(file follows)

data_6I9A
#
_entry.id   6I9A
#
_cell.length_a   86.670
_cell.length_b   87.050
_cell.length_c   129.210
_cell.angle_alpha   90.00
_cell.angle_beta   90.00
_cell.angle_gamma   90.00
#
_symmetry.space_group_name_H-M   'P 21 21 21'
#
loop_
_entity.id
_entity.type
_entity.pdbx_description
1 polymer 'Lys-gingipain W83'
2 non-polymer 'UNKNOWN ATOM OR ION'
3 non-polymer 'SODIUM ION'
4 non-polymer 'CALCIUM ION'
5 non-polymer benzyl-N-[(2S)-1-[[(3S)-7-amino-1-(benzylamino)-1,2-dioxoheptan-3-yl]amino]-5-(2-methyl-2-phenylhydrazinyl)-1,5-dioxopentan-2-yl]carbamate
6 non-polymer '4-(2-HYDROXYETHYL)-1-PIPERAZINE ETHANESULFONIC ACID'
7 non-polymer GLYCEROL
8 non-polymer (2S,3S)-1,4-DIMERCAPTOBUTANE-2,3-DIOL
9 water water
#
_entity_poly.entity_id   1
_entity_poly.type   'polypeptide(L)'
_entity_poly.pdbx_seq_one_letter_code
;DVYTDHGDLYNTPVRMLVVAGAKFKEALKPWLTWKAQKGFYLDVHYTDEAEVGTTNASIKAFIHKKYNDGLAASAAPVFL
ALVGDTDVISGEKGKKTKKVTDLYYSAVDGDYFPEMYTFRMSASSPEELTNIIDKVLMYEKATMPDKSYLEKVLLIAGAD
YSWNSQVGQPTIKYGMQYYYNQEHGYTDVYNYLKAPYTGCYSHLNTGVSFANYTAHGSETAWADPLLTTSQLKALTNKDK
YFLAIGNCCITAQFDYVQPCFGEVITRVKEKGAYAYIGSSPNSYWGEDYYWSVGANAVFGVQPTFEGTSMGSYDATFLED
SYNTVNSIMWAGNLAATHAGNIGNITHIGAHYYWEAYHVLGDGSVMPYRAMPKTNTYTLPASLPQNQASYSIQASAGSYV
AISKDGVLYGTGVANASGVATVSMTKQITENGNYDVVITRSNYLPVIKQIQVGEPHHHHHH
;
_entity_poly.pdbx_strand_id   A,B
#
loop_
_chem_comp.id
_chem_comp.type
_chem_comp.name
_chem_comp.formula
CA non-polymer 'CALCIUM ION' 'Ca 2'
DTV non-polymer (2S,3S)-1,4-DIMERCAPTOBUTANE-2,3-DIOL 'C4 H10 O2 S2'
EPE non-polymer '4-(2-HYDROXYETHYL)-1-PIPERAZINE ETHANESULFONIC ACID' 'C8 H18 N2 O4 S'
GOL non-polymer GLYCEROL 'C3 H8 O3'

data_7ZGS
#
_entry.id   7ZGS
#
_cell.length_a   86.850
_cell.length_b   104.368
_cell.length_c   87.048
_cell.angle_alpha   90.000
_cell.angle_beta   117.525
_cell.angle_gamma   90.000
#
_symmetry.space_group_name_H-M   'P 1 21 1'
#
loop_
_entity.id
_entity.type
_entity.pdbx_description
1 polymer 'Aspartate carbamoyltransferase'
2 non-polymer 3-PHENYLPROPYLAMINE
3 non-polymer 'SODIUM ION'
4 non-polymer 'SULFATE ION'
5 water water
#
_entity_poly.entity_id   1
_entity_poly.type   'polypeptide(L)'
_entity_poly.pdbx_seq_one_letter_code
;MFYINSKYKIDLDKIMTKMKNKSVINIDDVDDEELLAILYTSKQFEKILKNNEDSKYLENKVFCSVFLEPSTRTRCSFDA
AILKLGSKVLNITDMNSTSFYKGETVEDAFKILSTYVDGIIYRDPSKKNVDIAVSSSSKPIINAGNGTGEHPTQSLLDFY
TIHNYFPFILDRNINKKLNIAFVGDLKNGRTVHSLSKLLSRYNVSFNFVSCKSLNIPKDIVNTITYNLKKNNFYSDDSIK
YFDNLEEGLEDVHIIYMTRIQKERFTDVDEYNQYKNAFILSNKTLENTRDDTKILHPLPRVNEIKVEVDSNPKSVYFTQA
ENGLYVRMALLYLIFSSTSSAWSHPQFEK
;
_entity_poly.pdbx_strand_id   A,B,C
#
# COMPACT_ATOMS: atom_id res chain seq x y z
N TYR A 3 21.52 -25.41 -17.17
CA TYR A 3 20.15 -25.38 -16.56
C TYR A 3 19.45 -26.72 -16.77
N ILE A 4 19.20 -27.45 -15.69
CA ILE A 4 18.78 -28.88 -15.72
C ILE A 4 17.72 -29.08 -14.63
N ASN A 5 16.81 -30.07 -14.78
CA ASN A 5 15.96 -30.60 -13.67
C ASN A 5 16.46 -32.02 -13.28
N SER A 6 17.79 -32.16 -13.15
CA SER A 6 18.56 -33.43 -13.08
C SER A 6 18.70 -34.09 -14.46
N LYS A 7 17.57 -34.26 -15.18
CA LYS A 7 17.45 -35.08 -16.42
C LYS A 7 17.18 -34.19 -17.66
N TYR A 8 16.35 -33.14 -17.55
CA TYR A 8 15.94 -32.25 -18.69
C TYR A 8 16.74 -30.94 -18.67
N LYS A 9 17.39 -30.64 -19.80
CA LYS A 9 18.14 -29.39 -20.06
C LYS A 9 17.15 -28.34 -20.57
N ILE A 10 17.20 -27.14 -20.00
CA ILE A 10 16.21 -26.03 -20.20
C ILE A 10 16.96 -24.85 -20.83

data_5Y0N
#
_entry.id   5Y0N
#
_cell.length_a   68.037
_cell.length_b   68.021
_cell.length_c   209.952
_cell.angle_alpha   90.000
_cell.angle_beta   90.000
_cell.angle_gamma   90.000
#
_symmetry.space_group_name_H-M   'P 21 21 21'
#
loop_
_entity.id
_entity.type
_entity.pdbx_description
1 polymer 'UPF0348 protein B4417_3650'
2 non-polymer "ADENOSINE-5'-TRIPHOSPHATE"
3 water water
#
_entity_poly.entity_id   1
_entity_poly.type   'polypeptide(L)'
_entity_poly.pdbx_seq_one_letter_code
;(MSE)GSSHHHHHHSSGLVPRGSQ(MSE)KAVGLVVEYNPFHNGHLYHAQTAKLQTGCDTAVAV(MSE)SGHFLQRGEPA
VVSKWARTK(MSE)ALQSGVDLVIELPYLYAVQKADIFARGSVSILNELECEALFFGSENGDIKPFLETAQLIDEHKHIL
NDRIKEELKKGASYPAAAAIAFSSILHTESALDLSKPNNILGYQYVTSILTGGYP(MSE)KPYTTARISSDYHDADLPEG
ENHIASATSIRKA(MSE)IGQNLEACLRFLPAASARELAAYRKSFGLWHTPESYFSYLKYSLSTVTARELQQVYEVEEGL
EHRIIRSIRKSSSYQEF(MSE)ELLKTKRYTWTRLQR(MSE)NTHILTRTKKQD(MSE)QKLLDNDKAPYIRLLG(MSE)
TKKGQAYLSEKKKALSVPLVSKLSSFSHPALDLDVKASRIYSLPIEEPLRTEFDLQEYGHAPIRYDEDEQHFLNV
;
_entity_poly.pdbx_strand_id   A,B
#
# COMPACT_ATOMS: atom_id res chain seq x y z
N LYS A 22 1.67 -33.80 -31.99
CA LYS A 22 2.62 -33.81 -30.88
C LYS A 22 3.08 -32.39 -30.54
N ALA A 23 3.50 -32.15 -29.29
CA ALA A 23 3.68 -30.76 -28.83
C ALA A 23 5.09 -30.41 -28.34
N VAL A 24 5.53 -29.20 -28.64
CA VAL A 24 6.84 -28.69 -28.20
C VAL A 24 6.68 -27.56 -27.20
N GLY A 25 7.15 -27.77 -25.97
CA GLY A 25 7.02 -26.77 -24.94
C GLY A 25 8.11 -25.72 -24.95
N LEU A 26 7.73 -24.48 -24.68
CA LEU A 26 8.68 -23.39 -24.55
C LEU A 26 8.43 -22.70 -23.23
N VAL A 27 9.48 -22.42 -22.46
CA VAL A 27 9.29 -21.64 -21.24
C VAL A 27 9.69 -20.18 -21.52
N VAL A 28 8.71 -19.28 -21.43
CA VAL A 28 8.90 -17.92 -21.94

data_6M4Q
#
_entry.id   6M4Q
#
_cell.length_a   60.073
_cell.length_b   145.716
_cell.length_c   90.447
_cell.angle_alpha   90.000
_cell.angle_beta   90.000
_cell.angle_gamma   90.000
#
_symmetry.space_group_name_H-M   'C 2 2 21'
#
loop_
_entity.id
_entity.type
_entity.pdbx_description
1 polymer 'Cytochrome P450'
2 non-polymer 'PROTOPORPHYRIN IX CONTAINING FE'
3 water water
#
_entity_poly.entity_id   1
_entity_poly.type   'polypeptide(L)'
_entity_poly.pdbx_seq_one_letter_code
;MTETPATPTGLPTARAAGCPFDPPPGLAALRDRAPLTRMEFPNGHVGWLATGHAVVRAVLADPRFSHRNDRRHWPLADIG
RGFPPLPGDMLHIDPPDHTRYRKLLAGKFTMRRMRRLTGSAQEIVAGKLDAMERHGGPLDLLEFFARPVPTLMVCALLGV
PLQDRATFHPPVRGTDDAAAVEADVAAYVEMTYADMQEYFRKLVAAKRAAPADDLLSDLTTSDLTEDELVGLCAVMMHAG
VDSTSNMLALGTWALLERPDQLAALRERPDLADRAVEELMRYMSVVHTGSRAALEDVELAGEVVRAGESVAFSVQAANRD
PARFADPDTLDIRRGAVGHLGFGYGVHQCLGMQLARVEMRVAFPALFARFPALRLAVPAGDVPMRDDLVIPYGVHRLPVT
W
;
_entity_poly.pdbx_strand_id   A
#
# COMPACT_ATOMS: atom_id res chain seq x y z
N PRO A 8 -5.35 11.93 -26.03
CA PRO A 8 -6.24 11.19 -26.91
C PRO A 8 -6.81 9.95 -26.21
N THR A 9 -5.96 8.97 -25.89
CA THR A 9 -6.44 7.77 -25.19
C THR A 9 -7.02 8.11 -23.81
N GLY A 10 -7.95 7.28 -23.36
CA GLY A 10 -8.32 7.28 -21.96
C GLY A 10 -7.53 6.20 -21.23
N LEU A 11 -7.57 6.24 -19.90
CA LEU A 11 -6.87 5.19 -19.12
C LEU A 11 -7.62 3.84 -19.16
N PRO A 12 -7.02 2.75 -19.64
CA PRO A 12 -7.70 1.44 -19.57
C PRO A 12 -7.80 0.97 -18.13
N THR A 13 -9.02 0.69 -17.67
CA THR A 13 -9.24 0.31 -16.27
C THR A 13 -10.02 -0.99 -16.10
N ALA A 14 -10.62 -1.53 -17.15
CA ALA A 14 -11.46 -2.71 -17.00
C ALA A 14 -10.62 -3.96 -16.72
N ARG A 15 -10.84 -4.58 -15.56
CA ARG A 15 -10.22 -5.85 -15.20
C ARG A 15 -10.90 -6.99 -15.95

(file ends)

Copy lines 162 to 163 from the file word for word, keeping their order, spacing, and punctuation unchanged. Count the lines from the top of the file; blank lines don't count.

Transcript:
data_6M4Q
#